Chasing down medical data is so 20th century. When medical data follows us, our care improves and so does the system that delivers it.
Have you ever filled out medical forms for yourself or a family member by hand and more than once? I can hear you sighing yes.
So you already understand the potential goodness of having your data follow you in the form of a safe, accurate electronic record. Still, although it’s easy to think about why this type of knowledge sharing would be a good idea, making it a reality requires a good bit of engineering.
To this end, a team of MITRE healthcare, program, and technology specialists delivered the necessary infrastructure and governance support data for a particularly vulnerable subset of patients: Medicare and Medicaid beneficiaries of long term and post-acute care (LTPAC), including homecare patients. The goal? Coordinating patient care, smarter spending, and better patient outcomes via enduring systems to support standardized information capture, use, and exchange.—Editor
Author: Marilyn Kupetz
More than 5.6 million Medicare and Medicaid beneficiaries receive care from 32,000+ healthcare providers specializing in LTPAC. For everyone involved, it’s imperative that care across these settings be assessed, measured, and reimbursed in a uniform way. Answering the right questions helps: Is the patient in the appropriate setting? Is follow up on their care happening? Is the patient recovering appropriately? Are there complications that a provider needs to address? Financial reimbursement differs between settings, too, and is a particular concern for this community of patients.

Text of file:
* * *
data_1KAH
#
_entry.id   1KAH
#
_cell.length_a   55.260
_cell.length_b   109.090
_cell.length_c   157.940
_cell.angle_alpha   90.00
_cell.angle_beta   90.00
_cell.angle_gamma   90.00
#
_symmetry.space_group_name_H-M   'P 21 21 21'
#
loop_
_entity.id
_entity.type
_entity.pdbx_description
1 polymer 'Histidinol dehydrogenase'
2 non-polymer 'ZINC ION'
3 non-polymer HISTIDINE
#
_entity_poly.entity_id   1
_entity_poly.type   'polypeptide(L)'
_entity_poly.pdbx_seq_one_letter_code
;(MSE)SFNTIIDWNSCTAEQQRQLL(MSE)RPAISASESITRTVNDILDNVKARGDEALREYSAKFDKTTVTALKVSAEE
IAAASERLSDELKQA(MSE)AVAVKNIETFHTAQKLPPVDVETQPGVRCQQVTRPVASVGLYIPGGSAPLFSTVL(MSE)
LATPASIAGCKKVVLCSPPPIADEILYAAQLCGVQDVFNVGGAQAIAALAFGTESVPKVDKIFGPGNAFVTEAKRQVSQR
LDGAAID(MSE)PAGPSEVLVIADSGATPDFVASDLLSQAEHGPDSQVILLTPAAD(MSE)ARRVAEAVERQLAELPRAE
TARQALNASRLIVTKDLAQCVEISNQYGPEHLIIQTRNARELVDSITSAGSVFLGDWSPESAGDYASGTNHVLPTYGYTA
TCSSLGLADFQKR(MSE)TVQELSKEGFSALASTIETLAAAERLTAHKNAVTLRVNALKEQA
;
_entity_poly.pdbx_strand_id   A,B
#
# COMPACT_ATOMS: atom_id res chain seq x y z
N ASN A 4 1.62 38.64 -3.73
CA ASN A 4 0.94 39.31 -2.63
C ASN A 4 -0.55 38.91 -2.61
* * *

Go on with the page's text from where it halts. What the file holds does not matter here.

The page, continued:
In 2014, Congress passed and President Obama signed into law the IMPACT Act—Improving Medicare Post-Acute Care Transformation. IMPACT requires that organizations serving LTPAC patients coordinate patient care more effectively, apply smarter spending, and improve patient outcomes. All three requirements rely on persistent systems, and that is what brings MITRE into the picture.
As part of MITRE’s knowledge management work for the Centers for Medicare and Medicaid Services (CMS), the team of Waymond Culbreth, Beth Halley, Chris Shamloo, and Cindy Wear stepped in to help. They encouraged the people who could make standardization a reality collaborate through a governance framework and repeatable processes. They helped the agency develop rules of the road, which are key to standardization. They also offered thoughtful technical counsel—the kind that makes everyone involved realize that there really are tools for the job if only people will agree to use them.
Culbreth, Halley, Shamloo, and Wear’s work earned them a spot on the 2016 Knowledge Advantage Project Showcase. Their accomplishments will help make high-quality patient care easier to track and replicate—good for all of us.